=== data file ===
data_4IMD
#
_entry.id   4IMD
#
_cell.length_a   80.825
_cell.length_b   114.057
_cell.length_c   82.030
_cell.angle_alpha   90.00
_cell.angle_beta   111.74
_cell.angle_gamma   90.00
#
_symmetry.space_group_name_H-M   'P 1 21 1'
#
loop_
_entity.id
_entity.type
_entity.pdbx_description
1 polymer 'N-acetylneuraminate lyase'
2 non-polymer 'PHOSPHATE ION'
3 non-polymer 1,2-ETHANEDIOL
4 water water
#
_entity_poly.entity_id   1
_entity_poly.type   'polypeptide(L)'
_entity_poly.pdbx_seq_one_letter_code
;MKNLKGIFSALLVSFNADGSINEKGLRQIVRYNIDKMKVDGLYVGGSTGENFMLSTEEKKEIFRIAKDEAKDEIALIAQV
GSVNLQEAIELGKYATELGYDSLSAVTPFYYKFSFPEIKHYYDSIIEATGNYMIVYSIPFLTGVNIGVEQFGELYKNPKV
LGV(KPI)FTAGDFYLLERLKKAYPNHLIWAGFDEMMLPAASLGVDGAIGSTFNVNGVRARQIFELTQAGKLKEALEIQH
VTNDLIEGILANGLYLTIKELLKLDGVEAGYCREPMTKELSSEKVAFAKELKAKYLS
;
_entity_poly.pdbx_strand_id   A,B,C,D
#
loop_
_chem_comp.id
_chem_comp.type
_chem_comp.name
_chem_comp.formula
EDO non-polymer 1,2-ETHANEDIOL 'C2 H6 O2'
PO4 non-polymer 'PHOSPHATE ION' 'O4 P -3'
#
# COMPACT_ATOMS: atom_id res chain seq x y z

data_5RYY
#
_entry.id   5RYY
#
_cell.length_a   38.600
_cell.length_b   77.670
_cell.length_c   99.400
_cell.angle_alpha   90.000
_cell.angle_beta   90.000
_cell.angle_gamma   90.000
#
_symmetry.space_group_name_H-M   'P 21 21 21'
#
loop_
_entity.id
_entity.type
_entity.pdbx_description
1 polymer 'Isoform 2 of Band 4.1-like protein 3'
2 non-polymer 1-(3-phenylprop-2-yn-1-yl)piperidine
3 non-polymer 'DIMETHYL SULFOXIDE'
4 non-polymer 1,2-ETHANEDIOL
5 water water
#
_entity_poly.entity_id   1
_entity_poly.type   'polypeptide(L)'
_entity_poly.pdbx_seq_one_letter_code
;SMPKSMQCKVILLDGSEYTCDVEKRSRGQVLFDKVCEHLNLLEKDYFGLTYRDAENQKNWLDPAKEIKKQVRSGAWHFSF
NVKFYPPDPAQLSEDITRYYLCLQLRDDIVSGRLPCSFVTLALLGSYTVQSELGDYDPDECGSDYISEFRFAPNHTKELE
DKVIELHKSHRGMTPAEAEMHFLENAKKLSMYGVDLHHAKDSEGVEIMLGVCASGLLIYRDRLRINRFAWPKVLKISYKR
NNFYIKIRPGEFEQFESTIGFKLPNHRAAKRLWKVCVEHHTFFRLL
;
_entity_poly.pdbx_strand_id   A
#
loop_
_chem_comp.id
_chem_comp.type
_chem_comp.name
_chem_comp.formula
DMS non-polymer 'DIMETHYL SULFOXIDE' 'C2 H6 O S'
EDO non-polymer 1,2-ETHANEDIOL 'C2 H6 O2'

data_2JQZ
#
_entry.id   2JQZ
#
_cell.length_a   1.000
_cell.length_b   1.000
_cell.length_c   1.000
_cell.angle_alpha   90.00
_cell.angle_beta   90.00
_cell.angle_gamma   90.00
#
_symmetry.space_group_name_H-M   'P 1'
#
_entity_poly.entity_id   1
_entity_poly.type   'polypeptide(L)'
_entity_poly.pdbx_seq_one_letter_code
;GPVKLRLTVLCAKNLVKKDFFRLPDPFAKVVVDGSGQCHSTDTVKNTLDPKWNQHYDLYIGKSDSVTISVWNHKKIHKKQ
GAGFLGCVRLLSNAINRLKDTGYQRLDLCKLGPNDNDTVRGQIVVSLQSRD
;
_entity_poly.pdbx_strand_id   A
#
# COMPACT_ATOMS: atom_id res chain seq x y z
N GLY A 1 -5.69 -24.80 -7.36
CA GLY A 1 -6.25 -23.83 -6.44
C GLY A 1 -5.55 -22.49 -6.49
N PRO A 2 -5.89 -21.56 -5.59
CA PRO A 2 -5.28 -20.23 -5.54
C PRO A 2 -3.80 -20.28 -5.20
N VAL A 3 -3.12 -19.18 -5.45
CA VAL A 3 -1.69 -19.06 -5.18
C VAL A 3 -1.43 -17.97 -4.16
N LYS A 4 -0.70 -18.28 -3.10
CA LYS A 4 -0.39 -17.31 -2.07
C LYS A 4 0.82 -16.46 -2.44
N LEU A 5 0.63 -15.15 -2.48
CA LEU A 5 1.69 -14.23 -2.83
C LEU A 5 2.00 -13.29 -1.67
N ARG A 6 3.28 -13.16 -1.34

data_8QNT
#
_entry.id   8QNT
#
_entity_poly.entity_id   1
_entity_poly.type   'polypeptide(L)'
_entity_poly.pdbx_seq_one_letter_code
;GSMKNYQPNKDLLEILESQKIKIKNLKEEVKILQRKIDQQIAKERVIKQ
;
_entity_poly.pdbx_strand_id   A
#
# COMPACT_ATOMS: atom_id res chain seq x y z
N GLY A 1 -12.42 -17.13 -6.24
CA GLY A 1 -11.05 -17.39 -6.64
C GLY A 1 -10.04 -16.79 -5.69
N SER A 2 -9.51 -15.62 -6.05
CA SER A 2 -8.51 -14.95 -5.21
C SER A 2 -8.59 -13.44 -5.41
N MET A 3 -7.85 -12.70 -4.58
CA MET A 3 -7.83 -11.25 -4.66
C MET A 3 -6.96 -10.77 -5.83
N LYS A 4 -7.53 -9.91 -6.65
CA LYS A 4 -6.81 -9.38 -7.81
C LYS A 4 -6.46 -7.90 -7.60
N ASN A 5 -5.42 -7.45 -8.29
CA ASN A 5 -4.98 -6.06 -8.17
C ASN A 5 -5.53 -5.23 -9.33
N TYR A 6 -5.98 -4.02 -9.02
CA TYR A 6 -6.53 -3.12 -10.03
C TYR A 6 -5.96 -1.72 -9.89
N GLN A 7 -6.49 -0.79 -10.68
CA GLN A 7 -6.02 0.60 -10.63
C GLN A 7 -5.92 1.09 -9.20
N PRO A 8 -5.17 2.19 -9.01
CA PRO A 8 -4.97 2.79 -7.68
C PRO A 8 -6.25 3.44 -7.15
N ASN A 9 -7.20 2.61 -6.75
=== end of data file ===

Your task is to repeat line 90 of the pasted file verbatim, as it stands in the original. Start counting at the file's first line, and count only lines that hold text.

_cell.angle_beta   90.00